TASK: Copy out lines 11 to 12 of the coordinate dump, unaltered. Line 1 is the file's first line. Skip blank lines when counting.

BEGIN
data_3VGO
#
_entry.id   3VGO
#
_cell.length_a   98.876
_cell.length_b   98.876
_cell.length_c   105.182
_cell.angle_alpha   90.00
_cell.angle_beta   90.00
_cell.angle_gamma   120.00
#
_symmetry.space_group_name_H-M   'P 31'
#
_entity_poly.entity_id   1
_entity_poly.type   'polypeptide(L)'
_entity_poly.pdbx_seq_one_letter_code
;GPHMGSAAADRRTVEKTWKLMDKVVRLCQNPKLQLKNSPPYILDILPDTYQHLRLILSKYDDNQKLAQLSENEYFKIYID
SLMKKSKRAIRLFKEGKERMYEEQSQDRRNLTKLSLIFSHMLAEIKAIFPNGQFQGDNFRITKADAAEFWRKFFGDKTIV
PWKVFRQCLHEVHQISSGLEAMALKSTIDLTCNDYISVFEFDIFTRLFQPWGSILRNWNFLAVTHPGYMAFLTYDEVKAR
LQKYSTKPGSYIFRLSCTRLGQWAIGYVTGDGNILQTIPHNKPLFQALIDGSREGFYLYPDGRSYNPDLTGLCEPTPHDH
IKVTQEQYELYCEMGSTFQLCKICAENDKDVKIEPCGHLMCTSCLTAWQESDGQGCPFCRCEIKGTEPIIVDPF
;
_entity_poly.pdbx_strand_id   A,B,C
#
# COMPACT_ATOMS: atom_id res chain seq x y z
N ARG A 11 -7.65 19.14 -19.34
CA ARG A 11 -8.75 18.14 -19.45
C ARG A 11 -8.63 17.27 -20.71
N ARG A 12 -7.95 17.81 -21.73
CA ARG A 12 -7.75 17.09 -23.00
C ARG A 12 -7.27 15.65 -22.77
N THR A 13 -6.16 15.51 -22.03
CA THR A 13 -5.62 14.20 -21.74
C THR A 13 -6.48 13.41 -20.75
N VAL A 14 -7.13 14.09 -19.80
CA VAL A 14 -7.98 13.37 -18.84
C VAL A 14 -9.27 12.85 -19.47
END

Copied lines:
#
_symmetry.space_group_name_H-M   'P 31'